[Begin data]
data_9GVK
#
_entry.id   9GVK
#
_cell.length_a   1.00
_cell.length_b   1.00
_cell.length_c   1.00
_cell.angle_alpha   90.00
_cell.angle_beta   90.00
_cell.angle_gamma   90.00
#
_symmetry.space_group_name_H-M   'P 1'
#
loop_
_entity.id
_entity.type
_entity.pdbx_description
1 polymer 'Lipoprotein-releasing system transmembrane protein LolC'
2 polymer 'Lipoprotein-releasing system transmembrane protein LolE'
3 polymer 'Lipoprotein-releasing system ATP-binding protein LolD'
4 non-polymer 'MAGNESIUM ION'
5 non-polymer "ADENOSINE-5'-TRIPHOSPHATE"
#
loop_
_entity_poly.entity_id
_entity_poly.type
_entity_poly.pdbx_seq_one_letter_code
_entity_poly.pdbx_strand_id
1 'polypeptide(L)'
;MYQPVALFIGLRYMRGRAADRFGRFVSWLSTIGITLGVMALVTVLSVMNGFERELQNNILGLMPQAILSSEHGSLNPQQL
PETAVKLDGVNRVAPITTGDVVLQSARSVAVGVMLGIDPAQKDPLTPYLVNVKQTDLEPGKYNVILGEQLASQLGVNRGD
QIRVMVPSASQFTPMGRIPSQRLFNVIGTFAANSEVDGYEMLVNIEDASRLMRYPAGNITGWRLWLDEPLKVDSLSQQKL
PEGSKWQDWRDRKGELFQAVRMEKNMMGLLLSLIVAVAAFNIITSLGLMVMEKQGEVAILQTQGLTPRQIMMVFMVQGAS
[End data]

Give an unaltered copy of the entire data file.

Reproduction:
data_9GVK
#
_entry.id   9GVK
#
_cell.length_a   1.00
_cell.length_b   1.00
_cell.length_c   1.00
_cell.angle_alpha   90.00
_cell.angle_beta   90.00
_cell.angle_gamma   90.00
#
_symmetry.space_group_name_H-M   'P 1'
#
loop_
_entity.id
_entity.type
_entity.pdbx_description
1 polymer 'Lipoprotein-releasing system transmembrane protein LolC'
2 polymer 'Lipoprotein-releasing system transmembrane protein LolE'
3 polymer 'Lipoprotein-releasing system ATP-binding protein LolD'
4 non-polymer 'MAGNESIUM ION'
5 non-polymer "ADENOSINE-5'-TRIPHOSPHATE"
#
loop_
_entity_poly.entity_id
_entity_poly.type
_entity_poly.pdbx_seq_one_letter_code
_entity_poly.pdbx_strand_id
1 'polypeptide(L)'
;MYQPVALFIGLRYMRGRAADRFGRFVSWLSTIGITLGVMALVTVLSVMNGFERELQNNILGLMPQAILSSEHGSLNPQQL
PETAVKLDGVNRVAPITTGDVVLQSARSVAVGVMLGIDPAQKDPLTPYLVNVKQTDLEPGKYNVILGEQLASQLGVNRGD
QIRVMVPSASQFTPMGRIPSQRLFNVIGTFAANSEVDGYEMLVNIEDASRLMRYPAGNITGWRLWLDEPLKVDSLSQQKL
PEGSKWQDWRDRKGELFQAVRMEKNMMGLLLSLIVAVAAFNIITSLGLMVMEKQGEVAILQTQGLTPRQIMMVFMVQGAS